Some observations about this Apple-HTC patent lawsuit

  • If you think this isn’t really a suit aimed at Google, you are kidding yourself (Android Nexus One and myTouch cited in the brief ).   By going after HTC, is Apple trying to scare manufacturers away from Google’s Android?  Wouldn’t Palm have been a better choice since they make both the hardware and the software in their devices?  Can’t HTC just say that they make hardware and none of the software stuff applies to them?  “Go bother Google!”
  • Was Steve Jobs’ Town Hall meeting where he called Google’s ‘don’t be evil’ mantra BS a call to battle? “On Google: We did not enter the search business, Jobs said. They entered the phone business. Make no mistake they want to kill the iPhone. We won’t let them, he says.” was he readying the troops for this?
  • The suite comes a month to the day after Google enabled multi-touch on its flagship Nexus One phone.
  • As a long time Apple-watcher this has some parallels to the Microsoft/HP lawsuit of the 1990’s.  But those were about copyrights.  This is about patents.  Much easier to prove and win/settle patent disputes.
  • Apple hired Bruce Sewall to be their General council last year.  Sewall was part of the team that represented Apple vs. Microsoft in the 1990s and lost.  He’s also spent time with Intel doing anti-trust government litigation.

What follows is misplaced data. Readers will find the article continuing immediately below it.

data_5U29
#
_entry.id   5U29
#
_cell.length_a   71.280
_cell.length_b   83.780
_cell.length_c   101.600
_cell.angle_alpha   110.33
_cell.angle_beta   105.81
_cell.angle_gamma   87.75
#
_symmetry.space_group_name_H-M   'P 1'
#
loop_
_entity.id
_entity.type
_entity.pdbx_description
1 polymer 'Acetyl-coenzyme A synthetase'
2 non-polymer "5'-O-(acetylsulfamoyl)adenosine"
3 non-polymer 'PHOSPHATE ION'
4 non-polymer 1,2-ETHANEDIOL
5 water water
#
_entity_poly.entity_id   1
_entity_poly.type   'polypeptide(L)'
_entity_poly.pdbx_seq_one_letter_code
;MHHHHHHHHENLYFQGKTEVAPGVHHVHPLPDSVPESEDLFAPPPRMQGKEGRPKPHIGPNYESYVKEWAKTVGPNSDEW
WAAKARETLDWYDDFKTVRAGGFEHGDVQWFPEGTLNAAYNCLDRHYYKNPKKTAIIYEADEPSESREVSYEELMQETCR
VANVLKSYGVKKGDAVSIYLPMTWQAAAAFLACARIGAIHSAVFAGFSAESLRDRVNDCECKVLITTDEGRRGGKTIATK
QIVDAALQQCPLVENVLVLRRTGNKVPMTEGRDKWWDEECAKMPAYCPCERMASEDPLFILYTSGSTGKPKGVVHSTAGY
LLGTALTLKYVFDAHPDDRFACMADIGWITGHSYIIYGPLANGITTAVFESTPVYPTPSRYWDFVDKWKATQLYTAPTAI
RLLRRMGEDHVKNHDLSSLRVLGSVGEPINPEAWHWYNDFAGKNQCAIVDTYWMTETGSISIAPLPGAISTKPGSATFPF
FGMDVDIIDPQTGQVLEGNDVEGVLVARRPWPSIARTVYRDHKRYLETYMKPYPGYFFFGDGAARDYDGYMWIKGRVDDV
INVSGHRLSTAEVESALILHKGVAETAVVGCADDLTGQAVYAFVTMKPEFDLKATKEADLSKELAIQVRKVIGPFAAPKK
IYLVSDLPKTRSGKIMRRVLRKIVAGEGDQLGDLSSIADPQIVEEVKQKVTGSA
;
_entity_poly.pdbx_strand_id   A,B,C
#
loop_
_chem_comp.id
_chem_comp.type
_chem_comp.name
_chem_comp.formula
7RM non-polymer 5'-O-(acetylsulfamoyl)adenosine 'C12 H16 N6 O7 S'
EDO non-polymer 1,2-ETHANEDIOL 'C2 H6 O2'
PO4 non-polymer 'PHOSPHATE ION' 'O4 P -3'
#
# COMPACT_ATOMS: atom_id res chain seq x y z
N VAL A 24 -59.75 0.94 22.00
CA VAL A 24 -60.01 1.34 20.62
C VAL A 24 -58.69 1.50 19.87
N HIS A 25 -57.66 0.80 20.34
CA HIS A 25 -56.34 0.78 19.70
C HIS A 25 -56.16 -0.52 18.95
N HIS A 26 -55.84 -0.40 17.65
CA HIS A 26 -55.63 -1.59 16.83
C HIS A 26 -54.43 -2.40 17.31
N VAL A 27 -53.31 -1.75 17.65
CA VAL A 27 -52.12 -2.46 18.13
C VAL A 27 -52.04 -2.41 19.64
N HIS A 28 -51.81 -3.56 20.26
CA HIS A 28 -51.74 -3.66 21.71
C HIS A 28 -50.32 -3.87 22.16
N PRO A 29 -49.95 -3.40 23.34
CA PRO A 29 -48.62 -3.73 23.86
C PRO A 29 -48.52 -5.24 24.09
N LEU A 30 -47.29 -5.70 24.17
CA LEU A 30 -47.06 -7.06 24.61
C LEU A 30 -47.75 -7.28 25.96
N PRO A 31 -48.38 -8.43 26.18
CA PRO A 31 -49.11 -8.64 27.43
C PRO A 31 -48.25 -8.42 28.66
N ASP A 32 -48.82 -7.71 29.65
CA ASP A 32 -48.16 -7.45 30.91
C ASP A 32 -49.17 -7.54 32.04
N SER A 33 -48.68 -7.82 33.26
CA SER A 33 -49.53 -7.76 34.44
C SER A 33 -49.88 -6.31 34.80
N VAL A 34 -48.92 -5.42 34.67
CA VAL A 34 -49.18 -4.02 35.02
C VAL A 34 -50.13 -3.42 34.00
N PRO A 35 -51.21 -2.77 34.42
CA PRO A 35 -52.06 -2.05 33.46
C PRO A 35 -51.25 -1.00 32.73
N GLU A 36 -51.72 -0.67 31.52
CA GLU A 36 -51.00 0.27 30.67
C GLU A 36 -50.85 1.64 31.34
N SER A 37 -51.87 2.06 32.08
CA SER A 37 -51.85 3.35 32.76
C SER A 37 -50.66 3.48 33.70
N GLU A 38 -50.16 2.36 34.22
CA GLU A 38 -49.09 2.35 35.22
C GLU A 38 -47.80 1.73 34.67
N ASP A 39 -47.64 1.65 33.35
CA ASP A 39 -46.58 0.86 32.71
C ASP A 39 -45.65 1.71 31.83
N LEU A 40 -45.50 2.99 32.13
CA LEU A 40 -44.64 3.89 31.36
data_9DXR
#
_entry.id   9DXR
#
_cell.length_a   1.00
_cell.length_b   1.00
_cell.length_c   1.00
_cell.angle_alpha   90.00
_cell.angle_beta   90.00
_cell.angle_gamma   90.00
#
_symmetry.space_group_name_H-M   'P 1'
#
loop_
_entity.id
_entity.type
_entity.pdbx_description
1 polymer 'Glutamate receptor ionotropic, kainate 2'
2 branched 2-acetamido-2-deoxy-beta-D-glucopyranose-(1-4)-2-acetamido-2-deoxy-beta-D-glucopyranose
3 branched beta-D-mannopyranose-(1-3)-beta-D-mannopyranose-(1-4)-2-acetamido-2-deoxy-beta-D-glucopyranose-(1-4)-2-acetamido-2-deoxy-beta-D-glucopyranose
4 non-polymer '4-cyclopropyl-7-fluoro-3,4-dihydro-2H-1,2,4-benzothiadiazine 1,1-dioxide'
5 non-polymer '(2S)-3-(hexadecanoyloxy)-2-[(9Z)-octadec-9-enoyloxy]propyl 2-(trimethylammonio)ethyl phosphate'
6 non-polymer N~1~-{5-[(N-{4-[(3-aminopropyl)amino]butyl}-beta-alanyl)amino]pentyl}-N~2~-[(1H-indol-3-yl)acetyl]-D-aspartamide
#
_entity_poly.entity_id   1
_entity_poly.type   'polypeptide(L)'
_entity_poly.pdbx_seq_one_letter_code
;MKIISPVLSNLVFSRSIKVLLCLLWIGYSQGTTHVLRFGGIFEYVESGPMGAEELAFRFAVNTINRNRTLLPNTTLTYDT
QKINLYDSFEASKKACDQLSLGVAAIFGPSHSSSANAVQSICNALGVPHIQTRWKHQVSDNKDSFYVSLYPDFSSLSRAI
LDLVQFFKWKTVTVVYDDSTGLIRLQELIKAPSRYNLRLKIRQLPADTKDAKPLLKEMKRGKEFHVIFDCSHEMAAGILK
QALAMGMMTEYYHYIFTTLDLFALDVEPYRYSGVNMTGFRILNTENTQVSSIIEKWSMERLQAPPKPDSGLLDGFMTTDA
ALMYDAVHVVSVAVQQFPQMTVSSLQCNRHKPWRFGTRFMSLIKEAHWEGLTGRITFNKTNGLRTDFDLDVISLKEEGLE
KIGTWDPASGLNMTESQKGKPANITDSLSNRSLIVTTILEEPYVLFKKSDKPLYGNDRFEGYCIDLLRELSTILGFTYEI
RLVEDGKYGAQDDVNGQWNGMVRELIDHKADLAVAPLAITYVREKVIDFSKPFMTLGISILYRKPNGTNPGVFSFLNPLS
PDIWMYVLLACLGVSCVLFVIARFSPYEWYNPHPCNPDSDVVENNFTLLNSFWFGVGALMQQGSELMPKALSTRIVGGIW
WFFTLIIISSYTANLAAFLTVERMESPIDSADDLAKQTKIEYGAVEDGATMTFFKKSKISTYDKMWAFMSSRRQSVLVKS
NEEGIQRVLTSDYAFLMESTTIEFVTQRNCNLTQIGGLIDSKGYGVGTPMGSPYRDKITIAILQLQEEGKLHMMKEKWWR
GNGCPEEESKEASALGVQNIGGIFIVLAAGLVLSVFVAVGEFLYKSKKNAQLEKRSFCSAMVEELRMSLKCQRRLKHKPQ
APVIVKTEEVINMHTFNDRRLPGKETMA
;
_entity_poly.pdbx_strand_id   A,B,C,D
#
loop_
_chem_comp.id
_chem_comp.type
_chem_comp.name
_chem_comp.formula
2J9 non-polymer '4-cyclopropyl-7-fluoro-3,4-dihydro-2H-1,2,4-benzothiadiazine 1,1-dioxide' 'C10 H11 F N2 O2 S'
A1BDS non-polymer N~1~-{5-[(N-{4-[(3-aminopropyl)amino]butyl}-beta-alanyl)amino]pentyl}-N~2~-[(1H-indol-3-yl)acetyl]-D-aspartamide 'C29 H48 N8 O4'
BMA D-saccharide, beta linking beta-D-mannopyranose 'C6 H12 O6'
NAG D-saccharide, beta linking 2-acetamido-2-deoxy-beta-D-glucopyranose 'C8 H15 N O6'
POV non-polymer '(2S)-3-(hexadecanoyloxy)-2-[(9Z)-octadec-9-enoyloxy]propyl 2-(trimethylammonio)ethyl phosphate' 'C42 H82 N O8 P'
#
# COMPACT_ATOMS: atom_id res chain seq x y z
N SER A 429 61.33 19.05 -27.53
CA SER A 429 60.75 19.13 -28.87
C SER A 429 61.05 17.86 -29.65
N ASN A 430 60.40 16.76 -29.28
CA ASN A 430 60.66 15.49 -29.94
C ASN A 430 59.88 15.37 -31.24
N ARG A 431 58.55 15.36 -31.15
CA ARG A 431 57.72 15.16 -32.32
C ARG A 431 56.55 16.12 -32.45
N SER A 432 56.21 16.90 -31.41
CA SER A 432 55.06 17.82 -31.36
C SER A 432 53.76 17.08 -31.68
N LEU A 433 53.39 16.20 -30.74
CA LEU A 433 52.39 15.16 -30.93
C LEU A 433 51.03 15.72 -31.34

• Are lawsuits what Steve Jobs’ $40 Billion war chest are for?  Is that what the big plan is? 
  • Why hasn’t Palm gotten hit?  Perhaps because they aren’t a threat?  Palm was who Tim Cook was saber-rattling against when he said Apple would defend its patents…weren’t they?  What about RIM?
  • Google didn’t enable Multi-touch on Android in the US specifically so they wouldn’t get sued (Apple ‘asked them not to’).  Is this what kept them out of trouble or is it only a matter of time before they become roped into all of this?
  • Are all of those people (myself included) who said “If you can’t beat them, sue them” when Nokia sued Apple going to change their minds?
  • The patents in dispute range from Object Oriented Programming techniques from NeXT in 1995 (Which is apparently still a wholly owned subsidiary of Apple’s) to the “Swipe to unlock” patent which is a month old today and all points in between.
  • It is a good time to be a technology IP lawyer in the valley (unless you value family time).  You’ve got the three of the world’s biggest mobile companies squaring off against each other (with Kodak thrown in) and all of the rest in a scramble to protect themselves.  It will be interesting to see if the ITU or Govt. orgs
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